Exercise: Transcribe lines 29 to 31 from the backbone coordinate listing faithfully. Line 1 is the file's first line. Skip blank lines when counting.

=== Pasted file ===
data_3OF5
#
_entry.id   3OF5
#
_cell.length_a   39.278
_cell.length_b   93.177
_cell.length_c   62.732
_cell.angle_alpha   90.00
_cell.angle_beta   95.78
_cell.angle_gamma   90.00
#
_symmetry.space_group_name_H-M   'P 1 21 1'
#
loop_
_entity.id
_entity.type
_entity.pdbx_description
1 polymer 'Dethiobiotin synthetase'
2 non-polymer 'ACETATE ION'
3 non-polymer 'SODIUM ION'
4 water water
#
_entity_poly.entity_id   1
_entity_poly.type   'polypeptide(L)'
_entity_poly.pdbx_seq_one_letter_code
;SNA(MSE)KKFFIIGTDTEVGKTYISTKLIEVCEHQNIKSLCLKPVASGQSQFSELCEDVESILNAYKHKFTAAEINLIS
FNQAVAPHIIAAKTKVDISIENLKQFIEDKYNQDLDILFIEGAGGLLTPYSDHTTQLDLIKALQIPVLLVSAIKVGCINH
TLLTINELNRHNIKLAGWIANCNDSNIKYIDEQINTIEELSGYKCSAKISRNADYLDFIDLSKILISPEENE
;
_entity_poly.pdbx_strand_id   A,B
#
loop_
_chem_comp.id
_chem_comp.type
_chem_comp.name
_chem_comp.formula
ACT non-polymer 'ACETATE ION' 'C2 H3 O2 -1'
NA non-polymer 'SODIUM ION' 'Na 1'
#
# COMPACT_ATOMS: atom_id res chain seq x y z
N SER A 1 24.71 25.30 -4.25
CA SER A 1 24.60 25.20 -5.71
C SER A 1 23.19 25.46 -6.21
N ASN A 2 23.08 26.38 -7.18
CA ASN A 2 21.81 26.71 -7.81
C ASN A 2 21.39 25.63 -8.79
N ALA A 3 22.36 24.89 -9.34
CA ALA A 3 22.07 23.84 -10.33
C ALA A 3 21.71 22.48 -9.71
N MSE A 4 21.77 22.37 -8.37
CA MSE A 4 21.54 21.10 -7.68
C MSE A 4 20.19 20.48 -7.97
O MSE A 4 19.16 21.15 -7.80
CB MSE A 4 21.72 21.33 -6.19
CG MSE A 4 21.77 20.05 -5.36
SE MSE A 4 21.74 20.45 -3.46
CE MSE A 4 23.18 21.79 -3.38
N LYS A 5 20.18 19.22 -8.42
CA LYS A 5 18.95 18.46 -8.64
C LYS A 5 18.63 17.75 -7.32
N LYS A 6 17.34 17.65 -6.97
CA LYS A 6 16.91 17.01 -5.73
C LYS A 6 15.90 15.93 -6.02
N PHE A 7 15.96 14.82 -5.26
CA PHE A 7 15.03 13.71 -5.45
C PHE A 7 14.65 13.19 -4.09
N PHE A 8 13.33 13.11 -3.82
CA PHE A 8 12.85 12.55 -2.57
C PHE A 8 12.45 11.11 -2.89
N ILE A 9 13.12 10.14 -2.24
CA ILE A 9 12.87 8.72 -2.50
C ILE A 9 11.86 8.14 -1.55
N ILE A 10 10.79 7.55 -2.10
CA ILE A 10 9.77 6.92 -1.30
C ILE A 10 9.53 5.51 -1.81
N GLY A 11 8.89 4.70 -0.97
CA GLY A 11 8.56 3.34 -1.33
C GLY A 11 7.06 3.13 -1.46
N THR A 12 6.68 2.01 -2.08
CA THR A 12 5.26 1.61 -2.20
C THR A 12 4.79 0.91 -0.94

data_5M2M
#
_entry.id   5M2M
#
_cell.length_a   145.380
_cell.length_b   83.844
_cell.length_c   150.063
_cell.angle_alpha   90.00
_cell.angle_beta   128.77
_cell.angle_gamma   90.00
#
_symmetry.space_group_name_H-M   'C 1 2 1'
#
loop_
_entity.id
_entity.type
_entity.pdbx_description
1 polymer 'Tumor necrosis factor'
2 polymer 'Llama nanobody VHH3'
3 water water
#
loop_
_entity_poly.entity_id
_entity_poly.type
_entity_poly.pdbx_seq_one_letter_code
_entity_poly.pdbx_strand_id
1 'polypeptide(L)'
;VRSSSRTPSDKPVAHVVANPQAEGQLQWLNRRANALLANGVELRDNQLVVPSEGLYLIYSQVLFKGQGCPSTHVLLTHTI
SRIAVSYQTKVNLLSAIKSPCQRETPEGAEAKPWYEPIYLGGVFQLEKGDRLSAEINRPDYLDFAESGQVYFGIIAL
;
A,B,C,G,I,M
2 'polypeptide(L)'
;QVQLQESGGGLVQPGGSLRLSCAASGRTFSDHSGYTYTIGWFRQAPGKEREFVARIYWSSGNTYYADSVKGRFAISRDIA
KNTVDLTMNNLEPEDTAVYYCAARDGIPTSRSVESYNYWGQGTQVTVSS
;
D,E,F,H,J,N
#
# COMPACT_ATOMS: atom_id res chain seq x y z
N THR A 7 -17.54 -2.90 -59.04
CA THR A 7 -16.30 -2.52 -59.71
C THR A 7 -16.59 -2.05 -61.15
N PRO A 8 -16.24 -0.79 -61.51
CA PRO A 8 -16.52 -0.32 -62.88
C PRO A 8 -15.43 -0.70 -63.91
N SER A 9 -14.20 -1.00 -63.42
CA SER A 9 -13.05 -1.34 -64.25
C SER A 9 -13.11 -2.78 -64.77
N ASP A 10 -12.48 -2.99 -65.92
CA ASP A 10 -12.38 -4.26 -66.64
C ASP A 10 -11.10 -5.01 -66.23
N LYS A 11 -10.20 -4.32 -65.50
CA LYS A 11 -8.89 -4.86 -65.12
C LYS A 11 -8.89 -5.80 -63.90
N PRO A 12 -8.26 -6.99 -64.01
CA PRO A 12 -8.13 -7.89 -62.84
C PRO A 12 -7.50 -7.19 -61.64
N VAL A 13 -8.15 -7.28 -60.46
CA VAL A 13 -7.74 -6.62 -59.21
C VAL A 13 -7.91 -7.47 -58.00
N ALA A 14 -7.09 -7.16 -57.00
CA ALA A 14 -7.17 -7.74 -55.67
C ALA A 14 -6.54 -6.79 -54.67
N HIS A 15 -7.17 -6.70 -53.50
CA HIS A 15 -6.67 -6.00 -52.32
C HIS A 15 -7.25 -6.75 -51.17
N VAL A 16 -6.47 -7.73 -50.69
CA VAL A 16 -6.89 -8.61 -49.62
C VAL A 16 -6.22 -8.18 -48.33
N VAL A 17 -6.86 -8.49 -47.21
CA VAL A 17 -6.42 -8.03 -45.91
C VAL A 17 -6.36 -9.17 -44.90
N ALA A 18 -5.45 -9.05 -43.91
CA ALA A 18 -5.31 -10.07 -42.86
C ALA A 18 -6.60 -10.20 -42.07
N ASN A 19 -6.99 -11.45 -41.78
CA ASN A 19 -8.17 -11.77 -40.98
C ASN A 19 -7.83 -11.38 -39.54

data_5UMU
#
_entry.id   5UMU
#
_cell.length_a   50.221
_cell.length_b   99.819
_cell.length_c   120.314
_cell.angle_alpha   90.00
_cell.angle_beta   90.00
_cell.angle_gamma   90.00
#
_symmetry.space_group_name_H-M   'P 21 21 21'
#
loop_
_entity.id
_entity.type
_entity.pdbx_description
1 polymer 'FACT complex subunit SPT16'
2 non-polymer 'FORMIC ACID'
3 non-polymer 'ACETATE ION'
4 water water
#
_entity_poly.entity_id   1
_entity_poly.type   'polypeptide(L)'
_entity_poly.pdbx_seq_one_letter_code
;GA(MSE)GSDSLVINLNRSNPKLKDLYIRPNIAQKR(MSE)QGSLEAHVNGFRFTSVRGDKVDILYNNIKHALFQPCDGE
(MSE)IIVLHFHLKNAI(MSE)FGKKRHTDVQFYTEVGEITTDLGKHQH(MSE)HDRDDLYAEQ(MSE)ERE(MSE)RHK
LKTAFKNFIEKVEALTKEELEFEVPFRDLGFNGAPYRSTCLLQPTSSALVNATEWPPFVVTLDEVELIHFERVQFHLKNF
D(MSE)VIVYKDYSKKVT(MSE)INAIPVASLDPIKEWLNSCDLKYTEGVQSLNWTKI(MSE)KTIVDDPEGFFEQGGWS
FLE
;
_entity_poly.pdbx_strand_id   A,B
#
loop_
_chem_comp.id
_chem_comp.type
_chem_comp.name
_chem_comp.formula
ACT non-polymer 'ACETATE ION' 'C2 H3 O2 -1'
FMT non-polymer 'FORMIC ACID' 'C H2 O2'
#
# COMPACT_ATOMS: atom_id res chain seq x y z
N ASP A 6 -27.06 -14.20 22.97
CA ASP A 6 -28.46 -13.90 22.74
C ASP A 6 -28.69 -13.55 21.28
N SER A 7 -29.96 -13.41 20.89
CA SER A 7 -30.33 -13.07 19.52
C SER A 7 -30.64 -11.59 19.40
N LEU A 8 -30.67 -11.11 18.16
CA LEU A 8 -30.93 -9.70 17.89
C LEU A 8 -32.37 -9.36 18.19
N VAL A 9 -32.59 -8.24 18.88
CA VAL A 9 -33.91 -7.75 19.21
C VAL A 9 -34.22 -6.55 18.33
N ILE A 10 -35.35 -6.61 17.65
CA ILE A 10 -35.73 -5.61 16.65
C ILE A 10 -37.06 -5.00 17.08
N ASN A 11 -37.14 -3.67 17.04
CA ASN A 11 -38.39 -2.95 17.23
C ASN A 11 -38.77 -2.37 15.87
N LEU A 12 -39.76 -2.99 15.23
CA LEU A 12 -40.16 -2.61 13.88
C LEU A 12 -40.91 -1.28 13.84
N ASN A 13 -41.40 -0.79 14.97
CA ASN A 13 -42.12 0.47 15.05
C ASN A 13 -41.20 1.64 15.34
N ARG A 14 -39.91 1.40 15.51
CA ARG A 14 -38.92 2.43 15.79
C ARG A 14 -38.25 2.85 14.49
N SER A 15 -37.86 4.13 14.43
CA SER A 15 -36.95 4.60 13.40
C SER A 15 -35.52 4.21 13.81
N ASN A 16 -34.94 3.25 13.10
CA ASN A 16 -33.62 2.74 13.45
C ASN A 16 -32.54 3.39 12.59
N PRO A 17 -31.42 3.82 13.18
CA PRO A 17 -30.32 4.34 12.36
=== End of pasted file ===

;
_entity_poly.pdbx_strand_id   A,B
#